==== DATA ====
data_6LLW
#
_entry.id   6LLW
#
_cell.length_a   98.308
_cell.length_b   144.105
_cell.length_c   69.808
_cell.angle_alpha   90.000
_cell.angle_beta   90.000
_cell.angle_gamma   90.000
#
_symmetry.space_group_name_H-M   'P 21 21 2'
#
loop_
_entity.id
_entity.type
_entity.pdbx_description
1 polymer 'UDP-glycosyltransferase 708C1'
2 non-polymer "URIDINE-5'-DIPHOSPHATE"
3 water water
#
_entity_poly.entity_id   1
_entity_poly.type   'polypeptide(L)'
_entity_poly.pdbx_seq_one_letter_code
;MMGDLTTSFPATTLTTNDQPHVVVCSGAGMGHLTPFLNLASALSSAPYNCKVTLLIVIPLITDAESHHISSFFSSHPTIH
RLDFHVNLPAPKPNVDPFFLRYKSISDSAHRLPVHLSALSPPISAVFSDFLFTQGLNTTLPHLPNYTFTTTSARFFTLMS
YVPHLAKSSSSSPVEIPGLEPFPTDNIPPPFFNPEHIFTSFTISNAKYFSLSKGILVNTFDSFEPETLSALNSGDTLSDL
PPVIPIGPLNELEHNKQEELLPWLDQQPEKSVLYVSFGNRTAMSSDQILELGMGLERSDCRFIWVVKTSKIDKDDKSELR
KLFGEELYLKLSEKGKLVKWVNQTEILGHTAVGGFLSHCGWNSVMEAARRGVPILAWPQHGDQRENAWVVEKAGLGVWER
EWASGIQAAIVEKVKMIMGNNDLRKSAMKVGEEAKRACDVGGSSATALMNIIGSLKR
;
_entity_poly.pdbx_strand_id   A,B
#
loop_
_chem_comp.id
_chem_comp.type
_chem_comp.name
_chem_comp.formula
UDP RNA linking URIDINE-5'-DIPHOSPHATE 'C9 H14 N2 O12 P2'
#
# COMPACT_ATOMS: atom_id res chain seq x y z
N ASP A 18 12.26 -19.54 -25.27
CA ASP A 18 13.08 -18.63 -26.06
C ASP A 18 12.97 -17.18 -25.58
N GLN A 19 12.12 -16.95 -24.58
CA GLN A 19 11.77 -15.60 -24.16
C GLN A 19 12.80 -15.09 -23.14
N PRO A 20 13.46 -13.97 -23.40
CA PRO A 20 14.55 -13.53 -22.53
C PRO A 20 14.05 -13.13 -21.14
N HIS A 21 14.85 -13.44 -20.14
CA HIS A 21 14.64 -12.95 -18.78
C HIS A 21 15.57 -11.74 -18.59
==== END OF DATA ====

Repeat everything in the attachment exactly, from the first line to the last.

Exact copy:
data_6LLW
#
_entry.id   6LLW
#
_cell.length_a   98.308
_cell.length_b   144.105
_cell.length_c   69.808
_cell.angle_alpha   90.000
_cell.angle_beta   90.000
_cell.angle_gamma   90.000
#
_symmetry.space_group_name_H-M   'P 21 21 2'
#
loop_
_entity.id
_entity.type
_entity.pdbx_description
1 polymer 'UDP-glycosyltransferase 708C1'
2 non-polymer "URIDINE-5'-DIPHOSPHATE"
3 water water
#
_entity_poly.entity_id   1
_entity_poly.type   'polypeptide(L)'
_entity_poly.pdbx_seq_one_letter_code
;MMGDLTTSFPATTLTTNDQPHVVVCSGAGMGHLTPFLNLASALSSAPYNCKVTLLIVIPLITDAESHHISSFFSSHPTIH
RLDFHVNLPAPKPNVDPFFLRYKSISDSAHRLPVHLSALSPPISAVFSDFLFTQGLNTTLPHLPNYTFTTTSARFFTLMS
YVPHLAKSSSSSPVEIPGLEPFPTDNIPPPFFNPEHIFTSFTISNAKYFSLSKGILVNTFDSFEPETLSALNSGDTLSDL
PPVIPIGPLNELEHNKQEELLPWLDQQPEKSVLYVSFGNRTAMSSDQILELGMGLERSDCRFIWVVKTSKIDKDDKSELR
KLFGEELYLKLSEKGKLVKWVNQTEILGHTAVGGFLSHCGWNSVMEAARRGVPILAWPQHGDQRENAWVVEKAGLGVWER
EWASGIQAAIVEKVKMIMGNNDLRKSAMKVGEEAKRACDVGGSSATALMNIIGSLKR
;
_entity_poly.pdbx_strand_id   A,B
#
loop_
_chem_comp.id
_chem_comp.type
_chem_comp.name
_chem_comp.formula
UDP RNA linking URIDINE-5'-DIPHOSPHATE 'C9 H14 N2 O12 P2'
#
# COMPACT_ATOMS: atom_id res chain seq x y z
N ASP A 18 12.26 -19.54 -25.27
CA ASP A 18 13.08 -18.63 -26.06
C ASP A 18 12.97 -17.18 -25.58
N GLN A 19 12.12 -16.95 -24.58
CA GLN A 19 11.77 -15.60 -24.16
C GLN A 19 12.80 -15.09 -23.14
N PRO A 20 13.46 -13.97 -23.40
CA PRO A 20 14.55 -13.53 -22.53
C PRO A 20 14.05 -13.13 -21.14
N HIS A 21 14.85 -13.44 -20.14
CA HIS A 21 14.64 -12.95 -18.78
C HIS A 21 15.57 -11.74 -18.59